Don’t Cry For Me, Argentina

Just let me buy a comfortable pair of pants without being heckled and ridiculed. This was so appalling, it’s all I could do not to scream. Now I know it’s a foreign country and I know I could stand to lose a few kilos my own self, but what this article describes is institutionalized, nationalized child abuse. You have serious problems when you have to legislate access to a size M.

LA PLATA, Argentina (Reuters) – Argentine girls struggling to stay slim troll street stores for low-slung jeans and midriff sweaters often dreading the cruelest of words from salespeople at the door: “Don’t come in, we don’t have your size.”
But now officials are telling retailers and the fashion industry to sell larger sizes to armies of teens in this thin-obsessed country, which suffers the second highest rate of anorexia and bulimia in the world after Japan.
This week, the province of Buenos Aires, home to one-third of Argentina’s 37 million people, gave stores 180 days to offer six sizes for adolescents and make them uniform for the industry in what is known at the “Sizes Law.”

There’s more…

Currently one in every 10 Argentine adolescent girls suffers from an eating disorder and Bello believes they can lower this rate with help from the fashion industry.
Sales staff say that even anorexic girls have few problems finding clothes in adult stores, where woman sizes are so small that teens can shop.
“Logically, I shouldn’t have found sizes for me in adult stores, but I had no problem,” said Paula Giraut, a 22-year-old student in treatment for anorexia who dropped to 88 lbs

One. In. TEN. One out of every ten little girls is sticking her finger down her throat or just starving to death. Twenty two years old and eighty eight pounds? Should they live to see their 30’s, there will be a myriad of health problems cropping up because of the horrific strain on their bodies when they were young. One of the saddest quotes was from a mom.

“Last weekend, I asked a saleswoman if my 16-year-old could try a larger size and she refused, saying my daughter would rip it,” said mother Silvia Lannoo.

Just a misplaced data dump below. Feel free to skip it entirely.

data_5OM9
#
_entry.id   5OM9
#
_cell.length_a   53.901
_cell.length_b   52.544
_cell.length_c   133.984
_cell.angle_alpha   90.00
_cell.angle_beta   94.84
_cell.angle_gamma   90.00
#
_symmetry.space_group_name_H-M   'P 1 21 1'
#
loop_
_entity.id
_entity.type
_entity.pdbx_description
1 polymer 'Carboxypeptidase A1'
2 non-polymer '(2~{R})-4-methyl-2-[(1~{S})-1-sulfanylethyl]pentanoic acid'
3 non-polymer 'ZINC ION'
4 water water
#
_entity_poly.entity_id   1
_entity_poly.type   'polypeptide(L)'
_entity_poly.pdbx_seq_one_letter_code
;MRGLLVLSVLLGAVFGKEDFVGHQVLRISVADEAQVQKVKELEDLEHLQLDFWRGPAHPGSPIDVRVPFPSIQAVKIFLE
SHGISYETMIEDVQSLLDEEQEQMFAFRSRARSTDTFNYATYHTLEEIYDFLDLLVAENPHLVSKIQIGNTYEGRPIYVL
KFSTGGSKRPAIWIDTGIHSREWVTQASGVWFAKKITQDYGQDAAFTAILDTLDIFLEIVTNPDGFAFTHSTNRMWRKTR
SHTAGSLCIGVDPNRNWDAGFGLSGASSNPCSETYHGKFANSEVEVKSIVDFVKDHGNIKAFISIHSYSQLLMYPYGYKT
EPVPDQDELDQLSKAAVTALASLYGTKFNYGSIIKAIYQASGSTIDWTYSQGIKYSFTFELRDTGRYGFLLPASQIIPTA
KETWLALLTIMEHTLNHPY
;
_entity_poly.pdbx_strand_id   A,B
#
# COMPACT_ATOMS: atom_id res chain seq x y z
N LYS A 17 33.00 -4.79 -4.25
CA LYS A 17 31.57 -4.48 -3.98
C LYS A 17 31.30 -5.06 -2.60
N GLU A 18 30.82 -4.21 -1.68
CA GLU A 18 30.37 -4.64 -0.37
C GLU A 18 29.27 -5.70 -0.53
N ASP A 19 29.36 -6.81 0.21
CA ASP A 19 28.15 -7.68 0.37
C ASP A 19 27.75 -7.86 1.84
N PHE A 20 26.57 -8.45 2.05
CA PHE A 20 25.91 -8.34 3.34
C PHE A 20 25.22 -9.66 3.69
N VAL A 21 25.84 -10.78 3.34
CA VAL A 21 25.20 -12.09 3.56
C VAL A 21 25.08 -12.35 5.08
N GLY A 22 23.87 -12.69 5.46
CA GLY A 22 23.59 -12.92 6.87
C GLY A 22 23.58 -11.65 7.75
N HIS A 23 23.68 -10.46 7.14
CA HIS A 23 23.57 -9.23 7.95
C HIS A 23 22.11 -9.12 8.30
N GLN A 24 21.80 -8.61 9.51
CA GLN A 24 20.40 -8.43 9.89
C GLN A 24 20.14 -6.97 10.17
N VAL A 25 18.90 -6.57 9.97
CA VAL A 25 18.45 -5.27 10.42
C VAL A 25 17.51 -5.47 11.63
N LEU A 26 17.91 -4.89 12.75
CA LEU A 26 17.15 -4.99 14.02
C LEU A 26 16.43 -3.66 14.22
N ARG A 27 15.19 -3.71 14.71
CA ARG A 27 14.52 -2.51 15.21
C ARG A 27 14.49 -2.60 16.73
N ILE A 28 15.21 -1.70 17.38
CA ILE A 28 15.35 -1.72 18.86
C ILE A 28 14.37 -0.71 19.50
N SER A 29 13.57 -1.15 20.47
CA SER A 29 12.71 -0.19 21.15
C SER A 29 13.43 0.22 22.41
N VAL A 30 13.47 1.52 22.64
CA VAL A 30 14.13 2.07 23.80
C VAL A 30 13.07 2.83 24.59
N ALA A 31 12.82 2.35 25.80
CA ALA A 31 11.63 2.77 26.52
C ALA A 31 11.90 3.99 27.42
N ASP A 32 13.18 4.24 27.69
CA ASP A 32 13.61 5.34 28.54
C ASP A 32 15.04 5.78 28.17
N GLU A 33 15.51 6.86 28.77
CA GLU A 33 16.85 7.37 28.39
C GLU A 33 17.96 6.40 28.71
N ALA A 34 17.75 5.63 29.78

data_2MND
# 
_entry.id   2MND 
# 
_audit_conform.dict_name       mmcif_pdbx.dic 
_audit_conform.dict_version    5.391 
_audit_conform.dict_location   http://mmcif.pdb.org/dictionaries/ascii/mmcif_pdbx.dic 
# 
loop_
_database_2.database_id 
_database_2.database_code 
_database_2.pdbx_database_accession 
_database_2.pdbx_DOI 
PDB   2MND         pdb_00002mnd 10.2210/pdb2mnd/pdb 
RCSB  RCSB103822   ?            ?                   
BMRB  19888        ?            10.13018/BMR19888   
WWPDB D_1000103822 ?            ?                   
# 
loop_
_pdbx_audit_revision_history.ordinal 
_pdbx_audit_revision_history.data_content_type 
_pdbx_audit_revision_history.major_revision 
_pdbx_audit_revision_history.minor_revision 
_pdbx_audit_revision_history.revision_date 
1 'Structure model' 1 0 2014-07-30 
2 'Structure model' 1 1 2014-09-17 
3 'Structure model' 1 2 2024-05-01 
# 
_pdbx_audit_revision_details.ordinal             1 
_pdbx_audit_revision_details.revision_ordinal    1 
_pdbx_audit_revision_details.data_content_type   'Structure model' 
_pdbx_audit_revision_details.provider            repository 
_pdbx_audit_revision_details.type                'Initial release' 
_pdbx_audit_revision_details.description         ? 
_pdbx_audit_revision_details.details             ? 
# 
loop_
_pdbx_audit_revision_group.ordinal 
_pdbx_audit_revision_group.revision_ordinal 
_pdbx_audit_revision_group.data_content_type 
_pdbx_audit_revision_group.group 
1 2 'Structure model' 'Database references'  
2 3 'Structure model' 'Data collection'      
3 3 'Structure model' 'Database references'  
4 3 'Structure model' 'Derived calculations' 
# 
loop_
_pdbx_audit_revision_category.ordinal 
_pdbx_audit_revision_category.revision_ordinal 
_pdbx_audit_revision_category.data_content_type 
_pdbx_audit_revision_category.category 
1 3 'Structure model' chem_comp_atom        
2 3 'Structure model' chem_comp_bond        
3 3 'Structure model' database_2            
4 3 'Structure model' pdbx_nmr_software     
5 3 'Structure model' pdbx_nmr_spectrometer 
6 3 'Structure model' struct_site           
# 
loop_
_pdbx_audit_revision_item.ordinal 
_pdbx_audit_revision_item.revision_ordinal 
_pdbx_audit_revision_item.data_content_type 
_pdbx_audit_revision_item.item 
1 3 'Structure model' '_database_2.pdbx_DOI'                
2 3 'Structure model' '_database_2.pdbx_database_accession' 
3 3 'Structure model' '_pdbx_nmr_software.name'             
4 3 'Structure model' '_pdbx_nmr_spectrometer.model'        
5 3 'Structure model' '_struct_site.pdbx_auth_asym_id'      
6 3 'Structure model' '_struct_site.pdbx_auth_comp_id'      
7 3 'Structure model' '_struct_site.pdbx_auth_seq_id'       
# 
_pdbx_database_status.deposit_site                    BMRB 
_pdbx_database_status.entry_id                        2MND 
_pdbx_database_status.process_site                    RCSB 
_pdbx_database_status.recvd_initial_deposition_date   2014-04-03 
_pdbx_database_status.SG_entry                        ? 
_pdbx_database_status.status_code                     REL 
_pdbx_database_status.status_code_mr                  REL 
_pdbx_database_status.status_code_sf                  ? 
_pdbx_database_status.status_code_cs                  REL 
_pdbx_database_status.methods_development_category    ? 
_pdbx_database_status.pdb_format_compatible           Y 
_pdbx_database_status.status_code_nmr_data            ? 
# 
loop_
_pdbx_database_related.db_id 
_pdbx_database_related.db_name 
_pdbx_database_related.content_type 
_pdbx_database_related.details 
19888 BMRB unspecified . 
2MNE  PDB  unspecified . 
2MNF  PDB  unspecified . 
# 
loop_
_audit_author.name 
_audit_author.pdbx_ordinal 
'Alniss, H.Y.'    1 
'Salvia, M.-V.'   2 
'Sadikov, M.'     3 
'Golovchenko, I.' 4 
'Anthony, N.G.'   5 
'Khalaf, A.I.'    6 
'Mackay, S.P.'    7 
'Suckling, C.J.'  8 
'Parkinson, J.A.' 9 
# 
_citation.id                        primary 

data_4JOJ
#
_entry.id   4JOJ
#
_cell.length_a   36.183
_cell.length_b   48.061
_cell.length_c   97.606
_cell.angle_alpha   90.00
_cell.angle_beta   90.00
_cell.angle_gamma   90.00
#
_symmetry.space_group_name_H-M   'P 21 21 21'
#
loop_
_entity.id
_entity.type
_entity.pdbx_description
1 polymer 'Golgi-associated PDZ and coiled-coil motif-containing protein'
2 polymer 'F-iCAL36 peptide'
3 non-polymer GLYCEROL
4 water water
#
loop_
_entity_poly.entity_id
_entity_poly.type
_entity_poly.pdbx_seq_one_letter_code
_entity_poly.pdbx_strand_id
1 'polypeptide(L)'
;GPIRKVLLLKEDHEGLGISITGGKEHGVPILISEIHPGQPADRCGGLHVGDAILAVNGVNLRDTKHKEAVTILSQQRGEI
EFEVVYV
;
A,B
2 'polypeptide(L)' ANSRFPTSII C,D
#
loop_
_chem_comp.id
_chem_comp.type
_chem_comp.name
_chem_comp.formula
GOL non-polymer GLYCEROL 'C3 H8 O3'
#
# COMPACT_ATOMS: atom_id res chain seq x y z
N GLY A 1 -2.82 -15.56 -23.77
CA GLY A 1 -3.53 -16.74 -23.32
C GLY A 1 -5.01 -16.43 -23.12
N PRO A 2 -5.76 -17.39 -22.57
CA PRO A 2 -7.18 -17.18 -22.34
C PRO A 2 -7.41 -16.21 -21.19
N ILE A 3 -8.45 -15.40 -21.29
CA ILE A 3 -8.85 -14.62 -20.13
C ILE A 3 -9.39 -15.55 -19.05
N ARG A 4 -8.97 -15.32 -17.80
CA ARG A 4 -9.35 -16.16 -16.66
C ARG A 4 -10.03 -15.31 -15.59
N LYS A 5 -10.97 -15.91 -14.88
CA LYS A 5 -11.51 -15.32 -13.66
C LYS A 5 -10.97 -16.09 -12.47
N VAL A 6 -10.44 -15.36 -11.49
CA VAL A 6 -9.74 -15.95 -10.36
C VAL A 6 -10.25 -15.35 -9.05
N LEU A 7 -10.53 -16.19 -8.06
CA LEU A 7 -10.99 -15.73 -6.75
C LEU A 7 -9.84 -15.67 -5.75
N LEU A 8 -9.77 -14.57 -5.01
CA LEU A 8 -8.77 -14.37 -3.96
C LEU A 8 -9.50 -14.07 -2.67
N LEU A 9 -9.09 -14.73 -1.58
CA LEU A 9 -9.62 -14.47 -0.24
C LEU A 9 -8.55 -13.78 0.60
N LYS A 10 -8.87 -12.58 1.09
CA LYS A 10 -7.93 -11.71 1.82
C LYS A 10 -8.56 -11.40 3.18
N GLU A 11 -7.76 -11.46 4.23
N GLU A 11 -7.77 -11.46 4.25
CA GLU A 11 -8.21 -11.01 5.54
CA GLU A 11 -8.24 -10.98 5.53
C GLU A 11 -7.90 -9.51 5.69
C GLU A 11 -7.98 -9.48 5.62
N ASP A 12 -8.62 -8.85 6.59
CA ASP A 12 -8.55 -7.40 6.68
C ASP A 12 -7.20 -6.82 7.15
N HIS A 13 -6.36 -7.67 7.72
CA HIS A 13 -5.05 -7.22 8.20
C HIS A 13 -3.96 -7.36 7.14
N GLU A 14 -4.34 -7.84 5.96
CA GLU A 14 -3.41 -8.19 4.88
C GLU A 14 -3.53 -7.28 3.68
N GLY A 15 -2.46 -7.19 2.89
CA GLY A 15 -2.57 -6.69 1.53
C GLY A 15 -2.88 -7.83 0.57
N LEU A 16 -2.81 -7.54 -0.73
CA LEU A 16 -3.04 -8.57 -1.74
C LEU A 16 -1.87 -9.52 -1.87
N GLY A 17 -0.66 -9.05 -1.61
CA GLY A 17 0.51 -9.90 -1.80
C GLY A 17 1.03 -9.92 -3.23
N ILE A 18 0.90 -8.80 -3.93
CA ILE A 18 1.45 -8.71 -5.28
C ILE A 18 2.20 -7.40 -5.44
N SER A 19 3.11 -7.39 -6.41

Dang. Mentally scarred for life would seem to be a fact of life.

12 Responses to “Don’t Cry For Me, Argentina”

  1. Mr. Bingley says:

    Well, I have my doubts about the “1 in 10” bit, as I thought that particular statistic was the domain of the Gay and Lesbian folks here in the US.

  2. Ken Summers says:

    Yeah, I’m a little dubious about the actually stats though I have no doubt it’s a problem.
    The part that’s really weird is the idea that salespeople are insulting and refusing to sell to potential customers. Somehow, I doubt that’s too awfully common. Salespeople are not known for turning down money.

  3. Mr. Bingley says:

    Well, having been to Argentina that’s actually the part of the story I can vouch for.

  4. NJ Sue says:

    Yes, it sounds like we’re not dealing with a true market-based economy here.

  5. The Real JeffS says:

    Really, Mr. Bingley? DO they have some sort of Socialist culture in Argentina?

  6. Salespeople are not known for turning down money.
    And the last time you wandered into a store on Rodeo Drive or in South Coast Plaza was?
    They will sneer you out of the door if you let them and, if you make it to a clothes rack, there’s nothing bigger than a 4 hanging there anyway. So, no. They’re perfectly content not to take your money.

  7. Mr. Bingley says:

    No, it’s not the socialist aspect really, JeffS; it’s their attitude. To make a sweeping generalization, they are the most pompous folks you will ever encounter outside of France. A well known saying is that you sell argentines for what they think they are worth, and you buy them for what they actually are worth.

  8. The Real JeffS says:

    Huh! And here I thought that the Argentines took only German refugees after World War II. They must have accepted a large number of French collaborators as well. Perhaps even more than the Germans.

  9. John says:

    I still smell a socialist rat. In the US some entrepreneur would open a “Boom Boom Woman” franchise and that would be that. It looks like they have to legislate because all the old boys in the fashion industry close new guys out. Opening markets to competition what the long arm of the law is for, not for legislating what a private business can offer the public.
    Bingley: what’s the corruption like in Argentina?

  10. Faith says:

    Even with my kids, many times I have taken them straight to the misses department, and skip juniors altogether- otherwise you are paying a lot of money for a minimal amount of material- and it avoids exploiting young girls who are barely out of childhood, thereby thwarting the attempt to keep them bare through adolescence. Have you ever seen an XL in some of the junior departments? They’ll charge twenty bucks for something that wouldn’t fit a five-year old and is going to shrink after the first washing. Forget that.

  11. Welcome, Faith! I’ve read where quite a few mothers are very unhappy that the only clothing choices for their young girls are Christina Aguilera inspired.
    I just commented on this very thing to Major Dad yesterday, during a trip through Sports Authority. We were looking for running tank tops. It was all ghetto, hip-hop on the guys side and itsy bitsy, ‘I’m a sand trinket’ clothing on the girls!

  12. You are invited to check out the sites dedicated to online casinos online casinos – Tons of interesdting stuff!!!

Image | WordPress Themes